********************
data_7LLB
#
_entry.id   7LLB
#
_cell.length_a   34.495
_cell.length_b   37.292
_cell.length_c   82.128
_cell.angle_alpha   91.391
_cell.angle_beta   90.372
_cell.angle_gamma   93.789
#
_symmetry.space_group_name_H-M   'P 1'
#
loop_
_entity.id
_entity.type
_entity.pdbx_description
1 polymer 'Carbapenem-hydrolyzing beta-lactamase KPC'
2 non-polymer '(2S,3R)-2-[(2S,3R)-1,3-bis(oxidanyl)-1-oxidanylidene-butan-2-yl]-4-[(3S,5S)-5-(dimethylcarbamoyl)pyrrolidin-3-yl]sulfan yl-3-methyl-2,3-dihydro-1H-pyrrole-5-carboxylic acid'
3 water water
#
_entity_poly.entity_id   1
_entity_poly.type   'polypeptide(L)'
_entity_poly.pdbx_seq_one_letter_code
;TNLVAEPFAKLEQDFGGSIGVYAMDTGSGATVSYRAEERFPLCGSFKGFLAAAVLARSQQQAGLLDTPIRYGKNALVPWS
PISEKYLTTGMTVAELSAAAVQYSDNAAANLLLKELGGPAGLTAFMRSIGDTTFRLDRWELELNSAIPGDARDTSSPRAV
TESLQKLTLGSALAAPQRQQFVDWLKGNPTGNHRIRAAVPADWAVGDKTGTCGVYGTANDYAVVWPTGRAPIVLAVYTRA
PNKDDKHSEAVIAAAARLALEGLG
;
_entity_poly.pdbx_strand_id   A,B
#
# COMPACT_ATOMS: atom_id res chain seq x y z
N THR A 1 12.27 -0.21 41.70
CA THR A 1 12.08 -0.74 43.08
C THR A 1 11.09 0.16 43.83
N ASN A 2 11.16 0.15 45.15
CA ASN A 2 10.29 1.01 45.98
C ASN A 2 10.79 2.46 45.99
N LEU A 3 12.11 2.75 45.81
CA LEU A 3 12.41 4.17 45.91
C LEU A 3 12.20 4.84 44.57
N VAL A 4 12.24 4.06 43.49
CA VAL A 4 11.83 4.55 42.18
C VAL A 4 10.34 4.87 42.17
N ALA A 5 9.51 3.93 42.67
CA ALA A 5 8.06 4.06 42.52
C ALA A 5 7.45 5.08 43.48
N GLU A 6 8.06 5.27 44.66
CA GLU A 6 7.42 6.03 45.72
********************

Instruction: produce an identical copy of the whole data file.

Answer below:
data_7LLB
#
_entry.id   7LLB
#
_cell.length_a   34.495
_cell.length_b   37.292
_cell.length_c   82.128
_cell.angle_alpha   91.391
_cell.angle_beta   90.372
_cell.angle_gamma   93.789
#
_symmetry.space_group_name_H-M   'P 1'
#
loop_
_entity.id
_entity.type
_entity.pdbx_description
1 polymer 'Carbapenem-hydrolyzing beta-lactamase KPC'
2 non-polymer '(2S,3R)-2-[(2S,3R)-1,3-bis(oxidanyl)-1-oxidanylidene-butan-2-yl]-4-[(3S,5S)-5-(dimethylcarbamoyl)pyrrolidin-3-yl]sulfan yl-3-methyl-2,3-dihydro-1H-pyrrole-5-carboxylic acid'
3 water water
#
_entity_poly.entity_id   1
_entity_poly.type   'polypeptide(L)'
_entity_poly.pdbx_seq_one_letter_code
;TNLVAEPFAKLEQDFGGSIGVYAMDTGSGATVSYRAEERFPLCGSFKGFLAAAVLARSQQQAGLLDTPIRYGKNALVPWS
PISEKYLTTGMTVAELSAAAVQYSDNAAANLLLKELGGPAGLTAFMRSIGDTTFRLDRWELELNSAIPGDARDTSSPRAV
TESLQKLTLGSALAAPQRQQFVDWLKGNPTGNHRIRAAVPADWAVGDKTGTCGVYGTANDYAVVWPTGRAPIVLAVYTRA
PNKDDKHSEAVIAAAARLALEGLG
;
_entity_poly.pdbx_strand_id   A,B
#
# COMPACT_ATOMS: atom_id res chain seq x y z
N THR A 1 12.27 -0.21 41.70
CA THR A 1 12.08 -0.74 43.08
C THR A 1 11.09 0.16 43.83
N ASN A 2 11.16 0.15 45.15
CA ASN A 2 10.29 1.01 45.98
C ASN A 2 10.79 2.46 45.99
N LEU A 3 12.11 2.75 45.81
CA LEU A 3 12.41 4.17 45.91
C LEU A 3 12.20 4.84 44.57
N VAL A 4 12.24 4.06 43.49
CA VAL A 4 11.83 4.55 42.18
C VAL A 4 10.34 4.87 42.17
N ALA A 5 9.51 3.93 42.67
CA ALA A 5 8.06 4.06 42.52
C ALA A 5 7.45 5.08 43.48
N GLU A 6 8.06 5.27 44.66
CA GLU A 6 7.42 6.03 45.72